Another unfortunately hidden expense comes up if you ever have to update your new Roku device. They have “had issues” with people updating their hardware on their own, so one of their technical department employees will have to do it for you. This is also rumoured to be around $70 USD.
The Roku is already furthest from the cheapest option, and when you add all of these hidden fees, it shoots far above most people’s budget for a streaming media player.
Another problem arises if you happen to live outside the United States. Support for Canadians, in particular, is VERY limited and most of the apps you can use in the states are not available.
The Roku does have a very good WiFi connection, but it has no Ethernet capability at all.
You can only use the remote and voice control as there is no keyboard or mouse connection available. For some, this simplicity is not a downside.
The Amazon option is the only to support HDR10+ and shares Dolby Vision and HLG with the Roku. It also has the fastest processor and fastest RAM. It does fall short when looking at the amount of memory, both ROM (for saving apps and downloaded media) and RAM (how quickly apps load and work).
For Ethernet capability, you must buy a separate adapter, which isn’t a deal-breaker for most, as both combined still ends up being a very budget-friendly option.
One drawback of the Fire TV Stick 4k is that Google support is very limited, and a workaround must be used to gain access to YouTube.
There have also been verified customer reviews that have mentioned the remote being quite difficult when it comes to changing the batteries.
One of the most current media trends that could cause an issue for some is the fact that Disney+ does not support the Android 9.0 operating system, and will therefore not work yet. You can download and install the APK file, but it will not play videos as of the time of this writing.
The only other downside to the Android option is that there is a moderate amount of technical knowledge required to fully appreciate and operate all of the capabilities of this option.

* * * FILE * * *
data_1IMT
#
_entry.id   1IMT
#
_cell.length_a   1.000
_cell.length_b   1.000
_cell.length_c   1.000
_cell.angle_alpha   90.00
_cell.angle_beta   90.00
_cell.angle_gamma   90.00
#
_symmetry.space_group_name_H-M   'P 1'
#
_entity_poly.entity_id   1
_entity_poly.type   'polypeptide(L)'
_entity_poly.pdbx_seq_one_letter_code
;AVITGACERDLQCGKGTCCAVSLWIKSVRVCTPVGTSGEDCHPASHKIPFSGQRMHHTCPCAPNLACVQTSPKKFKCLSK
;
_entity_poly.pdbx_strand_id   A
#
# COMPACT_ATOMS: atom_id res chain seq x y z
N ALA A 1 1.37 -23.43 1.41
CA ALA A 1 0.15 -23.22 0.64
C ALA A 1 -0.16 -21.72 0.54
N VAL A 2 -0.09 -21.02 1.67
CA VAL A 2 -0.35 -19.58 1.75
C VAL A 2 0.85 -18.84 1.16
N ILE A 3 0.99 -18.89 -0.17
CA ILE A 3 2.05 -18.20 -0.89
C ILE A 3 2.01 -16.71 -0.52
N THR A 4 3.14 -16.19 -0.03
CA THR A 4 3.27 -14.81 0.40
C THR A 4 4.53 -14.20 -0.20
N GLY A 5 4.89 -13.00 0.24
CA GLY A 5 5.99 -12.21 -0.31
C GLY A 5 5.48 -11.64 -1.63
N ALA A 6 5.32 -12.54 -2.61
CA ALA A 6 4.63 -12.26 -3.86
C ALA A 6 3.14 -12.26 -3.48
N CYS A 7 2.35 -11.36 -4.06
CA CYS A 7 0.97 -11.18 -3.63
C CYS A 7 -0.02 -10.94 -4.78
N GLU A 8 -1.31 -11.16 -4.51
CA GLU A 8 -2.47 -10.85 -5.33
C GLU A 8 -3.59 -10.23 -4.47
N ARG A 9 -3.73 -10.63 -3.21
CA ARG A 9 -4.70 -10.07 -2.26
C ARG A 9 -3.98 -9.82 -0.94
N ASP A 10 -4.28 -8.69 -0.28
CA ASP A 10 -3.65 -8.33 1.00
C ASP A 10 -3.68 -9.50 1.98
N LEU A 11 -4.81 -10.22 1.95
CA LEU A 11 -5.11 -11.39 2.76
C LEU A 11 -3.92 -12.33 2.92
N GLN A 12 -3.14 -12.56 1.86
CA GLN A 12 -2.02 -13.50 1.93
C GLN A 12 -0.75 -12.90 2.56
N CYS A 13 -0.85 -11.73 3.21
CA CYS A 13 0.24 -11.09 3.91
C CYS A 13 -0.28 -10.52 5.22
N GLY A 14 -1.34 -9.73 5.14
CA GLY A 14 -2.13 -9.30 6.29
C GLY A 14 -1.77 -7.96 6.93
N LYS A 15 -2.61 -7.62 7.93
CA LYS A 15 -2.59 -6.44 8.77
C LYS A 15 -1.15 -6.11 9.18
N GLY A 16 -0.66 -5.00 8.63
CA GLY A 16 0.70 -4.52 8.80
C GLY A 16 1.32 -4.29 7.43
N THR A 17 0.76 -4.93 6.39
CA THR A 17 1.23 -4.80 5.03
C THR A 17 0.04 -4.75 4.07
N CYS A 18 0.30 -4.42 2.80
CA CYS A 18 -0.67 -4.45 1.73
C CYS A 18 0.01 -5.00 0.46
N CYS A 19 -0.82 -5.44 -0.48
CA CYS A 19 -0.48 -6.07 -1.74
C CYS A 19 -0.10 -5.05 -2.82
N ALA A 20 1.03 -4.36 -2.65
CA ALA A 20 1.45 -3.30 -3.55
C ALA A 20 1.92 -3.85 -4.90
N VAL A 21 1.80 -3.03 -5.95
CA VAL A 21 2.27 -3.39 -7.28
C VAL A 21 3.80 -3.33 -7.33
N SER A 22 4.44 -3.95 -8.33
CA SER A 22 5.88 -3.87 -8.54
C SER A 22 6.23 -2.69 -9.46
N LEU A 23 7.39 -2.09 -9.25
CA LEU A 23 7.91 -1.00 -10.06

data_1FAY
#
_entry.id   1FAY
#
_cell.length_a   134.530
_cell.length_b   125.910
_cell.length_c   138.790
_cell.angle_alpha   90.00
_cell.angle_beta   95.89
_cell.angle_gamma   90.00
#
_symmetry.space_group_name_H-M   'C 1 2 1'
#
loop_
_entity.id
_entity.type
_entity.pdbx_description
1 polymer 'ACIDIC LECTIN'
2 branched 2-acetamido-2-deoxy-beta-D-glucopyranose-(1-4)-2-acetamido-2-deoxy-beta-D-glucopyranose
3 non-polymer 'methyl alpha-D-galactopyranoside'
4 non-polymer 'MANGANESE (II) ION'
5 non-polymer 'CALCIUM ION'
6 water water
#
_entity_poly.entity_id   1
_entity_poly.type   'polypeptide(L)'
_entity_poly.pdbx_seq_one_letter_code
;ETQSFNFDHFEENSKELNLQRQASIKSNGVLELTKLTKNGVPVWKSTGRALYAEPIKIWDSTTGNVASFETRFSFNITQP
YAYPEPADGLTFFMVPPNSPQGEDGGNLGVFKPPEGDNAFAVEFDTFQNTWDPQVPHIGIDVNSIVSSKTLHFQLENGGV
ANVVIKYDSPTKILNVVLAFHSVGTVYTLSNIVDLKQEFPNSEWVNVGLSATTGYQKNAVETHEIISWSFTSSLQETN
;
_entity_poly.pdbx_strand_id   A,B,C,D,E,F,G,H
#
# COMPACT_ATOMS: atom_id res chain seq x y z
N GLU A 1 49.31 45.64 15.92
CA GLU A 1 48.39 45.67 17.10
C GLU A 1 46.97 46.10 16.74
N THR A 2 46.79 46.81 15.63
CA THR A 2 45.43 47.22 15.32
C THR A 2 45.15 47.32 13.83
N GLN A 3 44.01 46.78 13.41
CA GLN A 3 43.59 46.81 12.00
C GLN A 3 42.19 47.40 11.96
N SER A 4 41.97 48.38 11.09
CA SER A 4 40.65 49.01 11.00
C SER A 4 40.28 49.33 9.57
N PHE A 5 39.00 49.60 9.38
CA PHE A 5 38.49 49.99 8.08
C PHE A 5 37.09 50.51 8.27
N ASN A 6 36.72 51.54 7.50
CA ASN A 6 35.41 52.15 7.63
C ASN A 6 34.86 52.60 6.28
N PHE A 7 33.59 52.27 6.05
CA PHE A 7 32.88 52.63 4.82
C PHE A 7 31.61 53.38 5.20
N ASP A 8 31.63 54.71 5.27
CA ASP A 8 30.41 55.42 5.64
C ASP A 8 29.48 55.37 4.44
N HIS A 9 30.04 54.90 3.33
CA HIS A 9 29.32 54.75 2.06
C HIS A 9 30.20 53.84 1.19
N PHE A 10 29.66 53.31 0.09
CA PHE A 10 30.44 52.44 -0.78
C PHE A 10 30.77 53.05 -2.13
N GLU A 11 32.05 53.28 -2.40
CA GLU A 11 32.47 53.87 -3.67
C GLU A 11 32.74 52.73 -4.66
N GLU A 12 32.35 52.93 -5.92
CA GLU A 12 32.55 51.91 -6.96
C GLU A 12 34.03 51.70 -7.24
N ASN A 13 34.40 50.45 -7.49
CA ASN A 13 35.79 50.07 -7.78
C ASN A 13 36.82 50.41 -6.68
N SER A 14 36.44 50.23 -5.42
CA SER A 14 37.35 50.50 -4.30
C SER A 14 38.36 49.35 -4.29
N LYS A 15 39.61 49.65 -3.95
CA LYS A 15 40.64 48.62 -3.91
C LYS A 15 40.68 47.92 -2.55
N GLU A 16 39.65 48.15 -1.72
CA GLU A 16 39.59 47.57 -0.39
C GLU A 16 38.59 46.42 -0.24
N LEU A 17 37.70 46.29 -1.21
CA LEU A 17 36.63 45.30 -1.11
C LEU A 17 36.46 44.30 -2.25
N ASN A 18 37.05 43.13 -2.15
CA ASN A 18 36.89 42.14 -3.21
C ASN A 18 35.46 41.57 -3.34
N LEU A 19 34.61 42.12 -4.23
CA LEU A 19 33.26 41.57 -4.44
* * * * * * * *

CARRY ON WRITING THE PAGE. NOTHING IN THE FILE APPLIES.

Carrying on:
The Android box does have the most memory and storage, is the only option with Bluetooth capability, and the only choice with the possibility of 6k output, however, it is lacking when it comes to Dolby Vision and Atmos, HDR10+ (only on the Fire TV 4k), and HLG. The WiFi connection is also one step behind the other two options, but it has Ethernet included (which is best for streaming anyway).
So, Which Option Should You Choose?
The answer to this depends on the questions we asked when you first started reading.
If you are looking for the simplest to use option, live in the United States, and are not concerned with anything else (including hidden fees), the Roku Streaming Stick+ would be the way to go.
If you the best quality video possible, Alexa capability, and most budget-friendly option, but don’t care about YouTube or Google support, then you should choose the Fire TV Stick 4k and the Ethernet adapter.
If you are technically inclined and want the most connectivity and the most storage and memory, and aren’t interested in Disney+, then your choice (and ours in this case) is definitely the TEC H6 Android 9.0 TV Box.
We truly hope you have enjoyed our breakdown of three popular media streaming devices, and that we have helped you make a decision on which is best for you. If you have any questions or comments, feel free to leave them below.